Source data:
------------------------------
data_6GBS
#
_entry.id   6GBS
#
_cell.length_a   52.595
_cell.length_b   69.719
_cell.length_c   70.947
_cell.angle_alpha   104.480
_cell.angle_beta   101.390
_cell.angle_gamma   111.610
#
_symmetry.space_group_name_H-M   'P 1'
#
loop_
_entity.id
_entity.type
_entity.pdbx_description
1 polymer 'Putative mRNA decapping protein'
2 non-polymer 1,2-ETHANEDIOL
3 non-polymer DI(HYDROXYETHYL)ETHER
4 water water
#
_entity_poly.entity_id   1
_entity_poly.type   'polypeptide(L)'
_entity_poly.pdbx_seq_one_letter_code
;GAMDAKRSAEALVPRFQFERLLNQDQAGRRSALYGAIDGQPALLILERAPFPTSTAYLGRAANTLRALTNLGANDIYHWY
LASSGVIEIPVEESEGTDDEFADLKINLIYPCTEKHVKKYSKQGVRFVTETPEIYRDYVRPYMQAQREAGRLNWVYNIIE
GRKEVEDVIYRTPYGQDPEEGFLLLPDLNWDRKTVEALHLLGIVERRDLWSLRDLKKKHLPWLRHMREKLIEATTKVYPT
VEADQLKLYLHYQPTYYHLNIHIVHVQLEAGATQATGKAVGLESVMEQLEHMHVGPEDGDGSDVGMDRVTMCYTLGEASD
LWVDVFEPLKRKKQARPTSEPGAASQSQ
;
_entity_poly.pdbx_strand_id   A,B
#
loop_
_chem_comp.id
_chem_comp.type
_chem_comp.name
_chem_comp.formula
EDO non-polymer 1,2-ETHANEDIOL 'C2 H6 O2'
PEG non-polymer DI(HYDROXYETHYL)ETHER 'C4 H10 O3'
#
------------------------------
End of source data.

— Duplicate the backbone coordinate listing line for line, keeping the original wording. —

data_6GBS
#
_entry.id   6GBS
#
_cell.length_a   52.595
_cell.length_b   69.719
_cell.length_c   70.947
_cell.angle_alpha   104.480
_cell.angle_beta   101.390
_cell.angle_gamma   111.610
#
_symmetry.space_group_name_H-M   'P 1'
#
loop_
_entity.id
_entity.type
_entity.pdbx_description
1 polymer 'Putative mRNA decapping protein'
2 non-polymer 1,2-ETHANEDIOL
3 non-polymer DI(HYDROXYETHYL)ETHER
4 water water
#
_entity_poly.entity_id   1
_entity_poly.type   'polypeptide(L)'
_entity_poly.pdbx_seq_one_letter_code
;GAMDAKRSAEALVPRFQFERLLNQDQAGRRSALYGAIDGQPALLILERAPFPTSTAYLGRAANTLRALTNLGANDIYHWY
LASSGVIEIPVEESEGTDDEFADLKINLIYPCTEKHVKKYSKQGVRFVTETPEIYRDYVRPYMQAQREAGRLNWVYNIIE
GRKEVEDVIYRTPYGQDPEEGFLLLPDLNWDRKTVEALHLLGIVERRDLWSLRDLKKKHLPWLRHMREKLIEATTKVYPT
VEADQLKLYLHYQPTYYHLNIHIVHVQLEAGATQATGKAVGLESVMEQLEHMHVGPEDGDGSDVGMDRVTMCYTLGEASD
LWVDVFEPLKRKKQARPTSEPGAASQSQ
;
_entity_poly.pdbx_strand_id   A,B
#
loop_
_chem_comp.id
_chem_comp.type
_chem_comp.name
_chem_comp.formula
EDO non-polymer 1,2-ETHANEDIOL 'C2 H6 O2'
PEG non-polymer DI(HYDROXYETHYL)ETHER 'C4 H10 O3'
#